Politics

Criminal Aliens Not Sent Home

What if you had to choose whether to release a child molester into your neighborhood, or else release a murderer. Which would you choose to unleash on your neighbors? What if the choice were a kidnapper versus a rapist? One of them must be given permission to live among the innocents in your town, and you‘re the one who must choose which it will be.

What if you had to make impossible choices such as these every day? That’s the situation faced by deportation officers (DOs) in their jobs, as described in The Deporter, written by former deportation officer Ames Holbrook. Deportation officers are responsible for finding and removing the worst elements among America’s foreign population — both legal aliens gone bad and illegal aliens who never bothered to start on good terms and then went downhill from there.

Deporting these bad apples should be a gratifying job and one that a reasonable man would think would be fully supported by our government. Who wouldn’t want a child molester, a carjacker, a gang member, a drug smuggler or a murderer who was not supposed to be in this country to be removed?

Gravy Train for Illegals

But the truth is there are lots of people who are willing to have society pay a price in disfigured and lost lives so as to keep the illegal-alien gravy train rolling for America’s corrupt political elite. And many of these people sit in Congress — one of them sits in the White House. So deportation officers are set up to fail from the beginning. As a result, they have to choose everyday who they will deport and who, under court order, they will release into America’s streets, Scot free (though one suspects the Scots are not the bulk of the problem here).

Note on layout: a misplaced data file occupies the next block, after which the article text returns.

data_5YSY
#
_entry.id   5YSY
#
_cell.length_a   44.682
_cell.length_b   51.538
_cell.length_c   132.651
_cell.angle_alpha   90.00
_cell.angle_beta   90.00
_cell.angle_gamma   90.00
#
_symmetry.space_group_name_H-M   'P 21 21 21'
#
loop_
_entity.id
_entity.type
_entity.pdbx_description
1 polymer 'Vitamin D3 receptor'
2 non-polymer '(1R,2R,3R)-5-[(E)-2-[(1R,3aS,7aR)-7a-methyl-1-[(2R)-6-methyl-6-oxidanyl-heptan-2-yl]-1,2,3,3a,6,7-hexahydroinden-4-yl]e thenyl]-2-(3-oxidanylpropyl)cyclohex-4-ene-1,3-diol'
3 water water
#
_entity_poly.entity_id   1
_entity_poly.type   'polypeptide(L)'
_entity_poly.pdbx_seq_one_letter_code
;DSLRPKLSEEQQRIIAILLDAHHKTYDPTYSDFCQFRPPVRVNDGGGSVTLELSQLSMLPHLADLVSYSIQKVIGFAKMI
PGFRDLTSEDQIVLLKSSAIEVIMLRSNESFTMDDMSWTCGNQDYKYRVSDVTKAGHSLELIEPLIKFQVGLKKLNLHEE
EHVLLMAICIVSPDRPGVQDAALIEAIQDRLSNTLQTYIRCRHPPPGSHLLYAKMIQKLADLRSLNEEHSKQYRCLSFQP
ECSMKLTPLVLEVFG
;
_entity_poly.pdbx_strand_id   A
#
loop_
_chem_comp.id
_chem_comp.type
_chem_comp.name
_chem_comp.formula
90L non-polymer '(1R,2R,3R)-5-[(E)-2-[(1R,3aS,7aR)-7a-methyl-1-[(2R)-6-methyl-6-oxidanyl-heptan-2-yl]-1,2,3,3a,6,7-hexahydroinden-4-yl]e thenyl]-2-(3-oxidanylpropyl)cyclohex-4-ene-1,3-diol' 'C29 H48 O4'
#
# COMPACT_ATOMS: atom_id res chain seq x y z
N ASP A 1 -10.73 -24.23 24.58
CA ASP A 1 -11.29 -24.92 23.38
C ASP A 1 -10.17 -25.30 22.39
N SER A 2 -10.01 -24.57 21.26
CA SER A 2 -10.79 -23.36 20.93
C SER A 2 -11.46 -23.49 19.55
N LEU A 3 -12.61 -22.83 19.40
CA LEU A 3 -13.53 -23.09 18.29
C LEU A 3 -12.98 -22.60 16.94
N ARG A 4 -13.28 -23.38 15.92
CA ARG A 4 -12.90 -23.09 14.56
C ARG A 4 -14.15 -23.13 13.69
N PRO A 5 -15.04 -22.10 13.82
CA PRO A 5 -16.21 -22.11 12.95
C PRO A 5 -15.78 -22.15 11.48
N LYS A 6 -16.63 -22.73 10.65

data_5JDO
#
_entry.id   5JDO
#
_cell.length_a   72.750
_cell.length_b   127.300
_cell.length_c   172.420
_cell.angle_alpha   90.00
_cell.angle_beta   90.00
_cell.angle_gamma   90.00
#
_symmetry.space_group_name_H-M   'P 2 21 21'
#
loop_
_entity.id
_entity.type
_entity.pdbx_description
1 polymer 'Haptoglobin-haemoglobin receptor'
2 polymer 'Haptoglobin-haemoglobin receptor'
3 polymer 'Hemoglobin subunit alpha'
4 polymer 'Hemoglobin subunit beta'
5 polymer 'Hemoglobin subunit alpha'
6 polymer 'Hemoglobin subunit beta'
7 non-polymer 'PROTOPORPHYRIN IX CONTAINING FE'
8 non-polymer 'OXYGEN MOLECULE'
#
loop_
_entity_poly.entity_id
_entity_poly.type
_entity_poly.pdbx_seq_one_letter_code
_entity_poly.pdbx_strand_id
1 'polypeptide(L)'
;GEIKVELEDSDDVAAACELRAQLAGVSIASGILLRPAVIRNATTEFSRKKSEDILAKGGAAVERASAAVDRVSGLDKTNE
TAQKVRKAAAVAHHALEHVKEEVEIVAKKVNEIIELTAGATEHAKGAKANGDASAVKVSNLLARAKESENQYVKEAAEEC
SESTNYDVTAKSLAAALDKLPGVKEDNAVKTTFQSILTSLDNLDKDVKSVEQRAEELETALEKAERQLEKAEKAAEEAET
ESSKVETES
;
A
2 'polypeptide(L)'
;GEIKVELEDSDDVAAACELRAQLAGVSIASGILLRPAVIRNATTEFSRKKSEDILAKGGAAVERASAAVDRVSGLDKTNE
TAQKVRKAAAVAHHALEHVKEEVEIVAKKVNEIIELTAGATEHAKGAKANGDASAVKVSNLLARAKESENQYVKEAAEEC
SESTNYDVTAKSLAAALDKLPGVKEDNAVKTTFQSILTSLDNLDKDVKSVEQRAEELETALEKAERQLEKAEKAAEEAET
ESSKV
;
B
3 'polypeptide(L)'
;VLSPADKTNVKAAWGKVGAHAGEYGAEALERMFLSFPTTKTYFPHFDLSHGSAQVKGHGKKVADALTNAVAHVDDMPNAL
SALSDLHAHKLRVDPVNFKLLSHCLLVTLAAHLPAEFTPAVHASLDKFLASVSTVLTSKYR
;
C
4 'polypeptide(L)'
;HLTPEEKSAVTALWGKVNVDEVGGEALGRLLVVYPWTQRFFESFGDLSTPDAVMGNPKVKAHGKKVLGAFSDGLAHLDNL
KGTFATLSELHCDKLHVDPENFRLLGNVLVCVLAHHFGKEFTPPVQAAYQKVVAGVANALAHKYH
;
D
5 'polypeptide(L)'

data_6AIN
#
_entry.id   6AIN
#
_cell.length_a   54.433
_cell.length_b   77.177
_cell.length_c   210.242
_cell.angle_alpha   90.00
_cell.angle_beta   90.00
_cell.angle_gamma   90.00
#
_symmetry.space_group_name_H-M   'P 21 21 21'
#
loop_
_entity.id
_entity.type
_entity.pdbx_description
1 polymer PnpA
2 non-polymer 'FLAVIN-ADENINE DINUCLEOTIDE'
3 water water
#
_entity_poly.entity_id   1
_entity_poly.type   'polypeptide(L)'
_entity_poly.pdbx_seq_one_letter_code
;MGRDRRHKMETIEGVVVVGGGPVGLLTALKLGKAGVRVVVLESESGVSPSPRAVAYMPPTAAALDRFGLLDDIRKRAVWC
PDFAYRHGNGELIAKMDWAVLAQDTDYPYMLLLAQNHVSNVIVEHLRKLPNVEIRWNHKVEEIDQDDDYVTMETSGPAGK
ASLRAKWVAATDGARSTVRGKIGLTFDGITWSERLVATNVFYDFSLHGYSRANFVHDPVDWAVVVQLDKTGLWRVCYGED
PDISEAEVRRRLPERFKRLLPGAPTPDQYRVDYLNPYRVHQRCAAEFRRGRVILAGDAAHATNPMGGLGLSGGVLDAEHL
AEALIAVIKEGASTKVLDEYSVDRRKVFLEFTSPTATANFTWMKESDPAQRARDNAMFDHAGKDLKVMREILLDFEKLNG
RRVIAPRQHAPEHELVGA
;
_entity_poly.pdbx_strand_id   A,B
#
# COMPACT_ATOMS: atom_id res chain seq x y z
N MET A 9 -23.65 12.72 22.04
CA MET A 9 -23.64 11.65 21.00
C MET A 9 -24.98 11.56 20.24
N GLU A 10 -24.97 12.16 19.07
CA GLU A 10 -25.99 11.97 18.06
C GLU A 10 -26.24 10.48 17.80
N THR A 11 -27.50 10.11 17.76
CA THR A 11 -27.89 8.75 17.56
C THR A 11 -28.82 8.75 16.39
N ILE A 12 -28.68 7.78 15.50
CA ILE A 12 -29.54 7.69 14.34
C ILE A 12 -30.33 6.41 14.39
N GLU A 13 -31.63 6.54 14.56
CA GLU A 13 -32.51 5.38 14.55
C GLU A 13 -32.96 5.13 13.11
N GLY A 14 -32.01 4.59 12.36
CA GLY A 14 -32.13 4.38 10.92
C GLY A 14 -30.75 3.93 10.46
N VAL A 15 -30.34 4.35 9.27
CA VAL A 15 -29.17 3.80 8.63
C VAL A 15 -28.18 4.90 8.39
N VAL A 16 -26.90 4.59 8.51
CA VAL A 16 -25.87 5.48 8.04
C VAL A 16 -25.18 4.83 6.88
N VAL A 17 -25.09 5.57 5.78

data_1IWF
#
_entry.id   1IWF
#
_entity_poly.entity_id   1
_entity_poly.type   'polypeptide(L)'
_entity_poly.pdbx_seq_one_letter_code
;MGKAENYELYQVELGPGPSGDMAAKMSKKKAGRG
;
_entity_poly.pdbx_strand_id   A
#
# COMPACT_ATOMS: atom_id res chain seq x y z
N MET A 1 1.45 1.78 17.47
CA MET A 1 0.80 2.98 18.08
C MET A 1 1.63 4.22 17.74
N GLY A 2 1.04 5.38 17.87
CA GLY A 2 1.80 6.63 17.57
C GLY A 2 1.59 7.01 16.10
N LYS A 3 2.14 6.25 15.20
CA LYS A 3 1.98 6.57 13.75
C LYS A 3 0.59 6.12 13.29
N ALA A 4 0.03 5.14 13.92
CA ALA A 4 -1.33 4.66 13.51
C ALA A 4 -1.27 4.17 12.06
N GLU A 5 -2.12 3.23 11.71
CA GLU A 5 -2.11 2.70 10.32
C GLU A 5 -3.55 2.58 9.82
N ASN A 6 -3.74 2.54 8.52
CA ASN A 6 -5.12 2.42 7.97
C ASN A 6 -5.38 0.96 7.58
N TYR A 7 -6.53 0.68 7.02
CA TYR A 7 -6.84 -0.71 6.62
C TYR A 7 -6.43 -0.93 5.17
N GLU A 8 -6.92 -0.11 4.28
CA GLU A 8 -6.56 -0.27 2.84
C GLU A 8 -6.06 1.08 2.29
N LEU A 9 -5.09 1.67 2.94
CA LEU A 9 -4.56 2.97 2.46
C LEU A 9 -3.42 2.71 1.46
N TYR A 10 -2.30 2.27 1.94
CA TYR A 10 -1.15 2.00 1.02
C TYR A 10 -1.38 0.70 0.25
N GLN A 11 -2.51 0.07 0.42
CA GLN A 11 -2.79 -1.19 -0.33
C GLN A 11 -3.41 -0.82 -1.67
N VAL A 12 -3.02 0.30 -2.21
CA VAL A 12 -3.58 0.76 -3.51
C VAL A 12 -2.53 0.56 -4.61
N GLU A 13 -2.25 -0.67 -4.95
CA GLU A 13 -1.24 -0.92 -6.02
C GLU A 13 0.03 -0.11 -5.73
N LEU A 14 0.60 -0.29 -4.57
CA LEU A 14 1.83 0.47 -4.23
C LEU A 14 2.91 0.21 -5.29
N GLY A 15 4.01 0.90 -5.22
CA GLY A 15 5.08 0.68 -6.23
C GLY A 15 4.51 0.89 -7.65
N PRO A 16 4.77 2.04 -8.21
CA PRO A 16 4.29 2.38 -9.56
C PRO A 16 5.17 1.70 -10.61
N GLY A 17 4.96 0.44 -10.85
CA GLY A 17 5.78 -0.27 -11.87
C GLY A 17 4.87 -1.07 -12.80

The ways that deportation officers are sabotaged are legion, as described by Holbrook’s first-person account of his four years as a DO. To start with, there are only 600 DOs for the whole country — responsible for deporting the worst among millions of legal aliens and millions more illegal aliens. A ratio that’s this hopeless means that every day thugs and criminals are set free for lack of resources to deport them — free to rape, to kidnap, to extort, to burglarize, to con, to kill. But it also means that the DOs seldom get around to deporting anybody’s illegal nanny or gardener, so it’s a small price to pay for cheap illegal labor for the Manhattan and Malibu set.

Even if the DOs were willing to work as long as it took to deport the worst offenders, it wouldn’t matter, since the whole operation is (by order of the Supreme Court) being conducted under a time limit. No alien, however threatening, can be held for more than 180 days while awaiting deportation. You can know for a fact, from his own mouth, that a criminal alien in custody has raped a 14-year-old girl, and if you can’t get past the legal hurdles in 180 days, you must — by law — release this child rapist into the streets.

The DOs can’t pursue every case, so most criminals will be released for lack of resources. Those from certain countries, such as Cuba, that simply refuse the return of any of their exported criminals will be set free for lack of options. And in those cases in which the DO decides to try to deport and has options, there are only 180 days to work with — during which time lawyers fight and advocates obstruct and families beg politicians and courts issue injunctions. And at the end of the 180 days, the criminal alien must be released — not into a halfway house or a minimum-security prison or house arrest — but into a Greyhound station and back into the shadows to hurt more people.